Multiple sclerosis (MS) is a chronic autoimmune disease of the central nervous system that predominantly affects young adults. The genetic contributions to this multifactorial disease were underscored by a genome wide association study (GWAS) conducted by the International Multiple Sclerosis Genetic Consortium in a multinational cohort prompting the discovery of 57 non-MHC MS-associated common genetic variants. Hitherto, few of these newly reported variants have been replicated in larger independent patient cohorts.We genotyped a cohort of 1033 MS patients and 644 healthy controls with a consistent genetic background for the 57 non-MHC variants reported to be associated with MS by the first large GWAS as well as the HLA DRB1*1501 tagging SNP rs3135388.We robustly replicated three of the 57 non-MHC reported MS-associated single nucleotide polymorphisms (SNPs). In addition, our study revealed several genotype-genotype combinations with an evidently higher degree of disease association than the genotypes of the single SNPs. We further correlated well-defined clinical phenotypes, i.e. ataxia, visual impairment due to optic neuritis and paresis with single SNPs and genotype combinations, and identified several associations. The results may open new avenues for clinical implications of the MS associated genetic variants reported from large GWAS.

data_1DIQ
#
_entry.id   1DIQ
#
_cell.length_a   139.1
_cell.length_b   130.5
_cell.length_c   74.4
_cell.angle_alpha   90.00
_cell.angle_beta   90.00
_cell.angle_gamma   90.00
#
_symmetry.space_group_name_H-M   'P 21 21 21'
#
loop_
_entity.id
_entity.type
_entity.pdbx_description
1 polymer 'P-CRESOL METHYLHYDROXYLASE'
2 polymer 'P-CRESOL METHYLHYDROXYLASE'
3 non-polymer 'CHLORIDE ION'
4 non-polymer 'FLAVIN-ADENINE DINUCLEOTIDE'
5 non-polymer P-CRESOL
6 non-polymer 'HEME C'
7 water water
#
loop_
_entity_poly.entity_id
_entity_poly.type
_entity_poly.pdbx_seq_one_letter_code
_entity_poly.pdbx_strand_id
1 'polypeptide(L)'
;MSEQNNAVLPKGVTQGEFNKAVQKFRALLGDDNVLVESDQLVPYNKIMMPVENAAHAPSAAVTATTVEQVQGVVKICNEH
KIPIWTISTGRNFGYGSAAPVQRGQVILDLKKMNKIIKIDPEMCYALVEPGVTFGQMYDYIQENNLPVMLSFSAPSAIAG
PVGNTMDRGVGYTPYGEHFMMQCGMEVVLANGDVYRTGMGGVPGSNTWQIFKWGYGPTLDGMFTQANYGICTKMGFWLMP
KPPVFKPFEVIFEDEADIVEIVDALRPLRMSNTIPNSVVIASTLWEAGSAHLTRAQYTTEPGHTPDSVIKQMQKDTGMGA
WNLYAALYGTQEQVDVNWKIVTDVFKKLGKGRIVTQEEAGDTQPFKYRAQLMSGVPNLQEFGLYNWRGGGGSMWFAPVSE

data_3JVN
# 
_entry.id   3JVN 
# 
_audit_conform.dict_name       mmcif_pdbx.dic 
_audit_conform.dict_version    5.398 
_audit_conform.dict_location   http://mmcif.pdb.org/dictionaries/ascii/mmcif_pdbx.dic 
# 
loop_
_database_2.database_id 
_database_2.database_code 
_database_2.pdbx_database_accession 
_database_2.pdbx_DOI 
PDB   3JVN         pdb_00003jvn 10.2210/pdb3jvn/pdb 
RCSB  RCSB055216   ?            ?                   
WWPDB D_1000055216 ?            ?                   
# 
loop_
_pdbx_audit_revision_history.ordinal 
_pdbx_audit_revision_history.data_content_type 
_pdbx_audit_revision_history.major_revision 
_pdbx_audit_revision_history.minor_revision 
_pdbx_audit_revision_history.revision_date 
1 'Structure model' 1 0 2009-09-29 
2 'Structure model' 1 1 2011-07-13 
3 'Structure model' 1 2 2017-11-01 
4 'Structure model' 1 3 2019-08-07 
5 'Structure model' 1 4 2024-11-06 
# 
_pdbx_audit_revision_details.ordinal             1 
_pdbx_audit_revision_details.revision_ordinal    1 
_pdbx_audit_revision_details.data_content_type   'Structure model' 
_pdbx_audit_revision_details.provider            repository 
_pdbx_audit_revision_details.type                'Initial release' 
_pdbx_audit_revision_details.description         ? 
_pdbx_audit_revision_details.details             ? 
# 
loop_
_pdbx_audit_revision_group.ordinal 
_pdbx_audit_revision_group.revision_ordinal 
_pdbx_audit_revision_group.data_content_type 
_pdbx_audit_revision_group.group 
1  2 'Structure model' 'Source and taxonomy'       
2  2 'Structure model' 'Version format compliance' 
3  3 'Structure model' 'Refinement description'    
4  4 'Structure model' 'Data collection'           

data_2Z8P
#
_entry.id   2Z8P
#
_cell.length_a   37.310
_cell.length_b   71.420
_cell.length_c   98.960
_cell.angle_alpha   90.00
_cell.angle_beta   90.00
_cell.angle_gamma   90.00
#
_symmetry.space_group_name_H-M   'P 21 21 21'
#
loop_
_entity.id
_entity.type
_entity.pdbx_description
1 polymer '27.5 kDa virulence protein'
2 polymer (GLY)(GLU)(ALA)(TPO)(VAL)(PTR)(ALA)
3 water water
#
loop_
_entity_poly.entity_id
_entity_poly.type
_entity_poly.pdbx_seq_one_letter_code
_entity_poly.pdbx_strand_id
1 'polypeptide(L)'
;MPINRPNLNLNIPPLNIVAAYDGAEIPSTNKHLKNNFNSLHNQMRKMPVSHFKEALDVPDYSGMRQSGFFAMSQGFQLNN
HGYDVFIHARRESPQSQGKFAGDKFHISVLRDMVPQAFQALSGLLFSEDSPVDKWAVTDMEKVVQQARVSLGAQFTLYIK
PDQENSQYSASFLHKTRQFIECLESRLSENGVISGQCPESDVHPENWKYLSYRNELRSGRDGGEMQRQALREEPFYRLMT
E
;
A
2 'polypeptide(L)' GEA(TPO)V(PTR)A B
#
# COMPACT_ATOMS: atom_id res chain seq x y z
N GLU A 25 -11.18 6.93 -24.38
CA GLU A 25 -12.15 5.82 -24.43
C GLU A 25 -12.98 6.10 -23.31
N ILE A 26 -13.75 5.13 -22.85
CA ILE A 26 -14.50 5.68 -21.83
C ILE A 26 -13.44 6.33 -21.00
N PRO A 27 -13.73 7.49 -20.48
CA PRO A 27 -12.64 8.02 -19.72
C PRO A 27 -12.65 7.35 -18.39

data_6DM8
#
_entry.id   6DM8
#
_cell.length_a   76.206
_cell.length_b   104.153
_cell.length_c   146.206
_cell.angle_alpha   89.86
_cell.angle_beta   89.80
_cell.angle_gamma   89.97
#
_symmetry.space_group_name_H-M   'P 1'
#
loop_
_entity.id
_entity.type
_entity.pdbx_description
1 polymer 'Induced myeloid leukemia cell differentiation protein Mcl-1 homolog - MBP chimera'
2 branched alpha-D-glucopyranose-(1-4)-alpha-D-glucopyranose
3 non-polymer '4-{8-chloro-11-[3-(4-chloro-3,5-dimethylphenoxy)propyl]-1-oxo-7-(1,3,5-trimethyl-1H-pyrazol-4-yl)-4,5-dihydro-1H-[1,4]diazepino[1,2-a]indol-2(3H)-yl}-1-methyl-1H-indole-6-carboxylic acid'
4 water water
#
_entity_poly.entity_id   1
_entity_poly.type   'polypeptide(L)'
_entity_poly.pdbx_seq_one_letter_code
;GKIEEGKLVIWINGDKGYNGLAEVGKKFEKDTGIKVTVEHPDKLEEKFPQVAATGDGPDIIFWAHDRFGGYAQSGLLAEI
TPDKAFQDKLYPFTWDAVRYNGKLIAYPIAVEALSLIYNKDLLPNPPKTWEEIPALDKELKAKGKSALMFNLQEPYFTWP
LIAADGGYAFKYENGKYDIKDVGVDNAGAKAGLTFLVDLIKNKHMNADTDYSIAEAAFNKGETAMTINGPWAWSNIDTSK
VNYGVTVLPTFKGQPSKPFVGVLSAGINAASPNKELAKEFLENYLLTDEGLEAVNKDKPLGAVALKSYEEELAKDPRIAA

Akkad DA, Olischewsky A, Reiner F, Hellwig K, Esser S, Epplen JT, Curk T, Gold R, Haghikia A. Combinations of Susceptibility Genes Are Associated with Higher Risk for Multiple Sclerosis and Imply Disease Course Specificity. PLoS One. 2015 ;10(5):e0127632. doi: 10.1371/journal.pone.0127632. eCollection 2015.
The International Multiple Sclerosis Genetic Consortium has identified about 150 genes involved in MS susceptibility by analysing many thousands of MSers and non-MSers. The first crop of genes was about 50. In this current study only 3 of the original 57 were robustly replicated, although a number of the others looked like they associated with MS. Combinations of genes showed better associations than single genes and this is just what we heard last week with the twin studies which indicated traits are controlled by additive effects of genes and a big influence of environment.
Will genetics lead to treatments in the future? Time will tell.